What could a bond and mill levy fund? Early literacy and technology

Student wearing headphones in classroom

As you may know, a group of 75 community members from across Denver is helping DPS prioritize investments that could be included in a bond and mill levy request this fall. Over the next few weeks, we want to share with you some additional details about the priorities the Community Planning and Advisory Committee (CPAC) is considering, before they make recommendations to the Board of Education in June.

The priorities were featuring this week are Invest Early and Technology. Why is investing in early literacy so important? How can investing in technology help ensure our students are prepared for post-secondary education and career environments in a digital economy?

Invest Early

Over the past several years, DPS students have made significant gains in literacy. In 2010, just 43% of our third-graders were reading at or above grade level. By 2014, that proficiency increased nearly 10 percentage points to 52% reading at or above grade level.

Were incredibly proud of the progress our students and schools are making, and yet, early literacy remains one of our very top priorities for improvement as identified in the Denver Plan. This is because we know that students who are able to read at grade level by third grade are four times more likely to graduate than students who cannot. And, the new standards established for third-grade reading proficiency, as measured by CMAS, have raised the bar even higher for our students and schools.

Funding from a 2016 mill levy request could support additional investments in early literacy that build upon our current approaches that have proven to be effective. Specifically, additional funding would increase literacy-focused professional learning for all ECE-3rd-grade teachers and add time during the year for collaboration, planning and professional learning. In addition, mill levy funding could support additional interventions for struggling readers.

As the CPAC has been considering investing in early literacy, they’ve reviewed detailed information about proposed approaches to increased professional learning and interventions. Click here to view related presentation materials.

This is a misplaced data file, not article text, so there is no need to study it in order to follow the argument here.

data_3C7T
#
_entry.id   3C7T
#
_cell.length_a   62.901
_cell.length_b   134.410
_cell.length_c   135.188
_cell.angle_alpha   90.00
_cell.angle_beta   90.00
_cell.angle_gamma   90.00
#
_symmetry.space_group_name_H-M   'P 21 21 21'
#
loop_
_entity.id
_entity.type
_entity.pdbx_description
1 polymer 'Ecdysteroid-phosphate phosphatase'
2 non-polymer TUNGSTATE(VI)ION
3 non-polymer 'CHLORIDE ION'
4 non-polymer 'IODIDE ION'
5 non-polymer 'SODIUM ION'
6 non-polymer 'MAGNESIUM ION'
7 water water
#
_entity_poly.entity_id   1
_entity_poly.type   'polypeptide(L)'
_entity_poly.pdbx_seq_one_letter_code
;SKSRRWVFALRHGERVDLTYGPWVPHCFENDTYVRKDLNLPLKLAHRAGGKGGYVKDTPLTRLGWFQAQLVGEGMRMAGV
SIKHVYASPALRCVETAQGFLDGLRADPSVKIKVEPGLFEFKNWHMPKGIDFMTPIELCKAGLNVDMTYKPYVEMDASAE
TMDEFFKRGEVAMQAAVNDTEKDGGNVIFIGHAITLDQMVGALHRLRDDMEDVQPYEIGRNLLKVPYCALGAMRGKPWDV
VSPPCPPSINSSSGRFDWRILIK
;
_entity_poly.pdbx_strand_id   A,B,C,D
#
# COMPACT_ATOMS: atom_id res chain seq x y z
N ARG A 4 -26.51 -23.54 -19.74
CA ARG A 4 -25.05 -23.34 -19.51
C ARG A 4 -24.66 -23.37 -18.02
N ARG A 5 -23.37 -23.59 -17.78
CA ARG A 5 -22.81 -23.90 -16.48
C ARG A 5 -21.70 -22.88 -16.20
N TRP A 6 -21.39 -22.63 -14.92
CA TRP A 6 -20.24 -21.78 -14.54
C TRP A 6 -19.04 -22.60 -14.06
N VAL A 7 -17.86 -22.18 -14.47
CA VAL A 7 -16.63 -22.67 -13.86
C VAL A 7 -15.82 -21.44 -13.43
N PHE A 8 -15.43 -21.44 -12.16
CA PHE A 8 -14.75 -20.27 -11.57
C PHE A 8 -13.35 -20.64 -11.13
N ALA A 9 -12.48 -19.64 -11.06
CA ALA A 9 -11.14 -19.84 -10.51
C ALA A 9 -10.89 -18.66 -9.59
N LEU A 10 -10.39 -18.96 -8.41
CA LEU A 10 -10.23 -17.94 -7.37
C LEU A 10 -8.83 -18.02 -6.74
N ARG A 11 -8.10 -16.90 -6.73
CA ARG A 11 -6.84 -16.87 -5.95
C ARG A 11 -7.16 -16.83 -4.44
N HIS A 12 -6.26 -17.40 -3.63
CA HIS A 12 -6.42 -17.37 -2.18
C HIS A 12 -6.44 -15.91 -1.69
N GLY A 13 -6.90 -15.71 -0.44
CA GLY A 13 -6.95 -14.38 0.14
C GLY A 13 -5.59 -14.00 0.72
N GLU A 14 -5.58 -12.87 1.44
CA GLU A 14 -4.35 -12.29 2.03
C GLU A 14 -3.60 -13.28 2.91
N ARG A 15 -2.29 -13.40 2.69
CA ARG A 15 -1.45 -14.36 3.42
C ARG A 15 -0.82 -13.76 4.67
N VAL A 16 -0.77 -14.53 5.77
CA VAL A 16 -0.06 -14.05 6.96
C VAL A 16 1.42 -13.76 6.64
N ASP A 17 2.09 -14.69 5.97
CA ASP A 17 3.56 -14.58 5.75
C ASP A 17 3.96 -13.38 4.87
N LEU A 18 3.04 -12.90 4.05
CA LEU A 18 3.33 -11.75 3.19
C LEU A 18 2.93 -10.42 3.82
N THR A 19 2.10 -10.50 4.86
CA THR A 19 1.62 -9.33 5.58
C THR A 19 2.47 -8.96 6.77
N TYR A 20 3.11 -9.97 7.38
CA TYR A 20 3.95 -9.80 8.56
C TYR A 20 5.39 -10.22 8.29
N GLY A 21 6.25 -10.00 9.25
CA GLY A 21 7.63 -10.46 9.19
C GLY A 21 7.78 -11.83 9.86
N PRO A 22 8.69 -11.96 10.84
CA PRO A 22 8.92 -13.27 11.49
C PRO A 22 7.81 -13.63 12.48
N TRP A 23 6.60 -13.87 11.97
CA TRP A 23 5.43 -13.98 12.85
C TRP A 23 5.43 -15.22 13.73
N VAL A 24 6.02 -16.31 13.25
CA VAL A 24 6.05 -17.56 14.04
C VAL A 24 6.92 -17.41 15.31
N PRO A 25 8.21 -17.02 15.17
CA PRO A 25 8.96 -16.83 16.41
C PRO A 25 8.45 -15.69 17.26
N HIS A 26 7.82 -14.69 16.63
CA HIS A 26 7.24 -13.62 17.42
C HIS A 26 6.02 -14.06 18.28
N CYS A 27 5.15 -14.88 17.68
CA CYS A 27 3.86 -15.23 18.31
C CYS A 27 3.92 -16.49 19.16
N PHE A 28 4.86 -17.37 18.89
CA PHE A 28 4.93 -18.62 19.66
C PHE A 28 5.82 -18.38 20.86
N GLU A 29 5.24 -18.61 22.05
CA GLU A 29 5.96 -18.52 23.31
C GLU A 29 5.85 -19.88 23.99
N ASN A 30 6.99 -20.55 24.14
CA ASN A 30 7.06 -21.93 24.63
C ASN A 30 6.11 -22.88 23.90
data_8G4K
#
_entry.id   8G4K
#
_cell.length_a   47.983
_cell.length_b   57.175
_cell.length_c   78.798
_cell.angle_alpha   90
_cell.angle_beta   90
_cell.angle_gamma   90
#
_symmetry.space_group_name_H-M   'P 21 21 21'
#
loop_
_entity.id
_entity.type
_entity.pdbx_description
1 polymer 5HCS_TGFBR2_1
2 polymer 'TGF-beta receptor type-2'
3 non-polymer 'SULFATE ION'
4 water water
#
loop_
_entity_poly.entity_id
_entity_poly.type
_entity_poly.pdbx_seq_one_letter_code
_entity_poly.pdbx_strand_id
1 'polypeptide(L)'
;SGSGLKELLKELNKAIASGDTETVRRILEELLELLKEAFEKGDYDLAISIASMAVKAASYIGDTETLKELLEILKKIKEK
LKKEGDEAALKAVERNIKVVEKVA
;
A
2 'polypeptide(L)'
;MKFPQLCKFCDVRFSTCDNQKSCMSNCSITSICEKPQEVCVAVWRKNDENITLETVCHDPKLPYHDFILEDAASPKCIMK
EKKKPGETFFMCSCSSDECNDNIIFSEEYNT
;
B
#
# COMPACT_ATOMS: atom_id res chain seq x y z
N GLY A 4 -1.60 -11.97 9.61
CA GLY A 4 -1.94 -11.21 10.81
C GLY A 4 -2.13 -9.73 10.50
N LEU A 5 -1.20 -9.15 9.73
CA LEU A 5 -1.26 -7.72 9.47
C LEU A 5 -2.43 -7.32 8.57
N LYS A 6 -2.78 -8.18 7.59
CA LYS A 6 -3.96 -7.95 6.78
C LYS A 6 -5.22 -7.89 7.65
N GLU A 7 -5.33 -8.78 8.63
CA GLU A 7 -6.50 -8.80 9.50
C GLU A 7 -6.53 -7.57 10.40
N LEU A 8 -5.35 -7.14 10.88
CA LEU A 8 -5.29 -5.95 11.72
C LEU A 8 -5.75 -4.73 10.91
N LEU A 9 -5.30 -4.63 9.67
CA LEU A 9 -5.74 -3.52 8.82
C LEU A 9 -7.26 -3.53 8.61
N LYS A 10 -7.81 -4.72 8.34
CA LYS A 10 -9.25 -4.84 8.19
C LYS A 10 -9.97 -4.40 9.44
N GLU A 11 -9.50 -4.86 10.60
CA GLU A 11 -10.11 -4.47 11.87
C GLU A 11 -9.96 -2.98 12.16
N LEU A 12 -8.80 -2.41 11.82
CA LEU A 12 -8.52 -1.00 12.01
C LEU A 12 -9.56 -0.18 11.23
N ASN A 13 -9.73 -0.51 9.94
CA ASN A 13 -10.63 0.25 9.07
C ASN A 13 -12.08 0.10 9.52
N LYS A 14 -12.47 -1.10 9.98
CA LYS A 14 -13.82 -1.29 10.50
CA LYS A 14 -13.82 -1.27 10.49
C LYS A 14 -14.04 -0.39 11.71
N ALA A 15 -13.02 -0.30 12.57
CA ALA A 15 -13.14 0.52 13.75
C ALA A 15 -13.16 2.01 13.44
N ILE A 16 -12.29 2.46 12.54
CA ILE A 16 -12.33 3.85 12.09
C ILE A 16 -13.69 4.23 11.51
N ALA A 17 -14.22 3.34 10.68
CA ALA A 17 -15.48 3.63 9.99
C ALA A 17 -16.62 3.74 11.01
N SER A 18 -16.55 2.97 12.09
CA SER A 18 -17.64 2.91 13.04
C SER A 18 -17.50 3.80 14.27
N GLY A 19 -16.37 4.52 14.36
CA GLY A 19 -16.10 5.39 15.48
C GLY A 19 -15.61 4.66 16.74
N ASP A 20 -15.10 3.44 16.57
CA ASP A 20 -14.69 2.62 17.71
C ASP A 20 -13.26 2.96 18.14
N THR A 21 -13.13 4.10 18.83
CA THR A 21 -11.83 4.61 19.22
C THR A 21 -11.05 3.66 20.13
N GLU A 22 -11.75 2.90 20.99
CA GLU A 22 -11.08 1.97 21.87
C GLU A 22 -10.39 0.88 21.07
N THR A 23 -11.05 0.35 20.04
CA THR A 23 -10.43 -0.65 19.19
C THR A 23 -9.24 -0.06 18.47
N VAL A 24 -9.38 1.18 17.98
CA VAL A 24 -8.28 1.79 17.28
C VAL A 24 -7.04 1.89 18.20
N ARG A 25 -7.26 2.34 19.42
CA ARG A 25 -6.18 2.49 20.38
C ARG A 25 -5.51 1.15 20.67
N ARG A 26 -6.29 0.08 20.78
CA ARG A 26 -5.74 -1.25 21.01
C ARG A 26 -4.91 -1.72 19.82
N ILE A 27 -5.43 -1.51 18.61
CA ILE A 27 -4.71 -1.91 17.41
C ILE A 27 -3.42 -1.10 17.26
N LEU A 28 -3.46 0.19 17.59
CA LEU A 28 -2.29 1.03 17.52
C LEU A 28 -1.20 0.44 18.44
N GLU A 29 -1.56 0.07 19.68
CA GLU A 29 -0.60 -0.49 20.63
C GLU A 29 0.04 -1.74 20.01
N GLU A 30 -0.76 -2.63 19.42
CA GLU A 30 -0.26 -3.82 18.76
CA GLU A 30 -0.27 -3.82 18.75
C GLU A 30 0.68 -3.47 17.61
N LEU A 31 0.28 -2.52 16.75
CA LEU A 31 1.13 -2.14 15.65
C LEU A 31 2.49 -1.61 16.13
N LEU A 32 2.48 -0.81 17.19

The CPACs Technology sub-committee is digging into more than 30 critical technology needs that range from classroom technology to improved customer service to supporting student safety. One of the highlights of those needs is increasing access to classroom technology, including a significant move toward 1-to-1 student technology.

Our Shared Core Value of Equity has guided the work of the Technology Subcommittee, and that focus has led toward an initial recommendation of increased funding that would go directly to all schools to enhance classroom technology access. That investment could include $100 per student on the front end as well as a device replacement budget of $50 per student in future years.

The subcommittee is also considering the creation of a pilot program that would fund 1-to-1 student technology in as many as 20 middle and high schools across Denver. The pilot would enable DPS to phase in the costs associated with a 1-to-1 approach, as well as establish best practices in implementing 1-to-1 access, including the option for students to use their devices at home.

Additional classroom and 1-to-1 technology access are just two of the exciting upgrades considered by the Technology subcommittee. 2016 Bond CPAC Technology Subcommittee.

The Community Planning and Advisory Committee still has additional opportunities for involvement during the month of May. Click here to learn more and share your ideas about these potential investments, or contact dustin_kress@dpsk12.org with questions.